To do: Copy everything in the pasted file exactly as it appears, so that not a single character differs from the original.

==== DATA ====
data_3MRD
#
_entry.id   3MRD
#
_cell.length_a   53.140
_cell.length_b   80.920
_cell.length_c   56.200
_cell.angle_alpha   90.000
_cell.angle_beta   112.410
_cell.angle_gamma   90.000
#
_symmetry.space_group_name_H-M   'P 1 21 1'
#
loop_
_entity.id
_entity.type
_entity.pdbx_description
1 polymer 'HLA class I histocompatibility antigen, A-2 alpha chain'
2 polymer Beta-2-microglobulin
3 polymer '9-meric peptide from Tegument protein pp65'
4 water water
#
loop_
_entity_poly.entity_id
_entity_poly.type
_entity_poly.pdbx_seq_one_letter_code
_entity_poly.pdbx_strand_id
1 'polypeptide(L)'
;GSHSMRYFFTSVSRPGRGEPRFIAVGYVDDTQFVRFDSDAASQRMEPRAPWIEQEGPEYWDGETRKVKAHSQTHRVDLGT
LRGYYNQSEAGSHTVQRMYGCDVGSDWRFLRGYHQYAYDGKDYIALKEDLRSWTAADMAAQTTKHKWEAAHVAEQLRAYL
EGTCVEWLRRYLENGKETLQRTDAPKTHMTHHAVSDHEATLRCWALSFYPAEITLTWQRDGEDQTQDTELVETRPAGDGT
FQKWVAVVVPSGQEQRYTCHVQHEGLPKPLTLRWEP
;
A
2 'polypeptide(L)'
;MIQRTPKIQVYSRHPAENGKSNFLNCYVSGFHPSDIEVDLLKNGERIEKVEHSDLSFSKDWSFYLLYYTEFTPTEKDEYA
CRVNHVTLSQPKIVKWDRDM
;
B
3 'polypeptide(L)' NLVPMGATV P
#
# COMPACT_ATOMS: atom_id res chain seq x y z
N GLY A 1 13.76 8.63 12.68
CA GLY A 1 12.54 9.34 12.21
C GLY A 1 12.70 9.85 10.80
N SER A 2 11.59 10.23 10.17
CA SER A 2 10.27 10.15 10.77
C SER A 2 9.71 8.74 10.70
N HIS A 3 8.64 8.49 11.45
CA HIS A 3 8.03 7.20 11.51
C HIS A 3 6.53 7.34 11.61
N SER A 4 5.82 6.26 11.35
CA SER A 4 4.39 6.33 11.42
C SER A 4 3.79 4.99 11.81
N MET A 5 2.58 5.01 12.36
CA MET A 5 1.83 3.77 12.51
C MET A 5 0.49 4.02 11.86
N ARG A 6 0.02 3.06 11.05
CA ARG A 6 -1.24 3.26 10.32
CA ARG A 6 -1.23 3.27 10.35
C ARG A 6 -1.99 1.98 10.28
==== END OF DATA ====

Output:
data_3MRD
#
_entry.id   3MRD
#
_cell.length_a   53.140
_cell.length_b   80.920
_cell.length_c   56.200
_cell.angle_alpha   90.000
_cell.angle_beta   112.410
_cell.angle_gamma   90.000
#
_symmetry.space_group_name_H-M   'P 1 21 1'
#
loop_
_entity.id
_entity.type
_entity.pdbx_description
1 polymer 'HLA class I histocompatibility antigen, A-2 alpha chain'
2 polymer Beta-2-microglobulin
3 polymer '9-meric peptide from Tegument protein pp65'
4 water water
#
loop_
_entity_poly.entity_id
_entity_poly.type
_entity_poly.pdbx_seq_one_letter_code
_entity_poly.pdbx_strand_id
1 'polypeptide(L)'
;GSHSMRYFFTSVSRPGRGEPRFIAVGYVDDTQFVRFDSDAASQRMEPRAPWIEQEGPEYWDGETRKVKAHSQTHRVDLGT
LRGYYNQSEAGSHTVQRMYGCDVGSDWRFLRGYHQYAYDGKDYIALKEDLRSWTAADMAAQTTKHKWEAAHVAEQLRAYL
EGTCVEWLRRYLENGKETLQRTDAPKTHMTHHAVSDHEATLRCWALSFYPAEITLTWQRDGEDQTQDTELVETRPAGDGT
FQKWVAVVVPSGQEQRYTCHVQHEGLPKPLTLRWEP
;
A
2 'polypeptide(L)'
;MIQRTPKIQVYSRHPAENGKSNFLNCYVSGFHPSDIEVDLLKNGERIEKVEHSDLSFSKDWSFYLLYYTEFTPTEKDEYA
CRVNHVTLSQPKIVKWDRDM
;
B
3 'polypeptide(L)' NLVPMGATV P
#
# COMPACT_ATOMS: atom_id res chain seq x y z
N GLY A 1 13.76 8.63 12.68
CA GLY A 1 12.54 9.34 12.21
C GLY A 1 12.70 9.85 10.80
N SER A 2 11.59 10.23 10.17
CA SER A 2 10.27 10.15 10.77
C SER A 2 9.71 8.74 10.70
N HIS A 3 8.64 8.49 11.45
CA HIS A 3 8.03 7.20 11.51
C HIS A 3 6.53 7.34 11.61
N SER A 4 5.82 6.26 11.35
CA SER A 4 4.39 6.33 11.42
C SER A 4 3.79 4.99 11.81
N MET A 5 2.58 5.01 12.36
CA MET A 5 1.83 3.77 12.51
C MET A 5 0.49 4.02 11.86
N ARG A 6 0.02 3.06 11.05
CA ARG A 6 -1.24 3.26 10.32
CA ARG A 6 -1.23 3.27 10.35
C ARG A 6 -1.99 1.98 10.28